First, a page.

Child crime figures

PUBLISHED: 12:09 10 September 2009 | UPDATED: 17:08 25 August 2010

MORE than a million children have been dragged though the judicial system since Labour swept to power.

MORE than a million children have been dragged though the judicial system since Labour swept to power.

Since New Labour's first landslide in 1997 1,033,454 children aged between ten and 17 have been convicted of a criminal offence, including nearly 30,000 ten to 12-year-olds.

The figures which go up to 2007 were obtained by the Liberal Democrats and reveal London has had a 26 per cent increase in child convictions, totalling 132,583 for the decade.

Of these 68 per cent were aged 16 or 17, 30 per cent were between 13 and 15 and 2,276 were aged just 10 to 12.

Bromley and Bexley London Assembly member and youth ambassador James Cleverly said he does not believe all the children in the criminal system are 'bad kids'.

The father-of-two said: "The idea of locking people away and just expecting them to turn themselves around is a bit naïve and at worst it is a real dereliction of duty. It is a terrible failure of the system."

Mr Cleverly claims one of the causes of the problem is the government's alleged undermining of headteachers' authority.

This month (September) Boris Johnson's policy comes into force whereby children who have had their free travel passes banned because of bad behaviour, can earn them back through community service.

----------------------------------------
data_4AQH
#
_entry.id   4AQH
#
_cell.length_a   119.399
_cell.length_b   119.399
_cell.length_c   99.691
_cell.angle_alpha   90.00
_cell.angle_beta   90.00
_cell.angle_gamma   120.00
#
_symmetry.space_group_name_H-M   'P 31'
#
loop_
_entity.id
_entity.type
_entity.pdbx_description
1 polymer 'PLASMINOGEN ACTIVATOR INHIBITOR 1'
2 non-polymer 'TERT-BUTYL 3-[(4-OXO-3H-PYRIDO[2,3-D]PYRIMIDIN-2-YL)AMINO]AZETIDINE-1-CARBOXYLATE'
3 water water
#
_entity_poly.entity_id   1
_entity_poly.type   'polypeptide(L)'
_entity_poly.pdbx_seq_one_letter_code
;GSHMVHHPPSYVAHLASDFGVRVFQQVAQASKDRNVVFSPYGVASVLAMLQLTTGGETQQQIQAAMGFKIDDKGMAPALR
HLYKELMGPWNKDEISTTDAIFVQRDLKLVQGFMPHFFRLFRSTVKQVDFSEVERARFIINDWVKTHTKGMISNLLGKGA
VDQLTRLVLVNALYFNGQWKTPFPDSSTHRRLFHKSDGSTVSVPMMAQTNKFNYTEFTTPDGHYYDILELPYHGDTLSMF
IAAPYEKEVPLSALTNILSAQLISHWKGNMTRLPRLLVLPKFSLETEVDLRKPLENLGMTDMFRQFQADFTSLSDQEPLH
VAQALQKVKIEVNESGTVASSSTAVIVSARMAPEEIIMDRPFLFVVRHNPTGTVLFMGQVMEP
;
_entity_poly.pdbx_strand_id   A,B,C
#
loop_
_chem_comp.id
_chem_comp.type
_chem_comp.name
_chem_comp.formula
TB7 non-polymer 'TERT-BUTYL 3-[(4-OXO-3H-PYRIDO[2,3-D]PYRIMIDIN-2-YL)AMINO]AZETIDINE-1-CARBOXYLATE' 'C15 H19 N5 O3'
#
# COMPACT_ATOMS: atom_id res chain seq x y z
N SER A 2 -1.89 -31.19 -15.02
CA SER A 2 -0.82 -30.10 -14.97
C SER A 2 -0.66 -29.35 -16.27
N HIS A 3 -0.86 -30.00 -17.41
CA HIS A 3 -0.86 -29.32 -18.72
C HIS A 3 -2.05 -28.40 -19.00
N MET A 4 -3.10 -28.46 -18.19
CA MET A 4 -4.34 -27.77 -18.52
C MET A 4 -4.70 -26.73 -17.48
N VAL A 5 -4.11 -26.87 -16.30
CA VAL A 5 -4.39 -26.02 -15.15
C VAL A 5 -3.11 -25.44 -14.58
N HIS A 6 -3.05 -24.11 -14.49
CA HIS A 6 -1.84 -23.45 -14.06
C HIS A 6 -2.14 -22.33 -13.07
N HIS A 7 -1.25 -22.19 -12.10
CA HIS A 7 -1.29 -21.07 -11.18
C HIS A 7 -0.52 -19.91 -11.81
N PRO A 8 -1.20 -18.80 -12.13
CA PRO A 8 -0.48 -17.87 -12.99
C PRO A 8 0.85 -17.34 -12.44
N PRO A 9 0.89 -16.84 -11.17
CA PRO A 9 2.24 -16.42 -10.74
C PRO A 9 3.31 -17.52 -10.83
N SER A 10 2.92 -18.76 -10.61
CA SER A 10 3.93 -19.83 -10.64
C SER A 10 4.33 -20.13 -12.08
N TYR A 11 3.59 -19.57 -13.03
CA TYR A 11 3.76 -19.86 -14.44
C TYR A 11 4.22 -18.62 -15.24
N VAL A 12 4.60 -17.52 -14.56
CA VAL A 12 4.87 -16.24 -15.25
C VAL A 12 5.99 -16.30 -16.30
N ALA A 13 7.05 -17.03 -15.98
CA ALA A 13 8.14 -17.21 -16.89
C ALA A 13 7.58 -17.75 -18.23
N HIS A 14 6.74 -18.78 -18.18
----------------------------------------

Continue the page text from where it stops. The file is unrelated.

Mr Cleverly said: "It is about punishing bad behaviour, not criminalising them. It is about teaching them repercussions and instilling that in them."

Meanwhile the Liberal Democrats propose tackling potential offenders before they enter the criminal justice system.

They want Community Justice Panels established to draw up Positive Behaviour Orders (PBOs), which require minor offenders to agree on a course of action to pay back the community they have wronged.

Liberal Democrat leader Nick Clegg said: "It is a disgrace the government spends eleven times more locking up our young people than it does on backing projects to stop them getting involved in crime in the first place.

"We need to see innovative approaches that ensure children make amends to their victims and put things right, rather than immediately criminalising them."

A spokesperson for the Ministry of Justice said: "Youth crime is unacceptable and can have a devastating effect on communities and young people themselves. We make no apology for tackling this head on."



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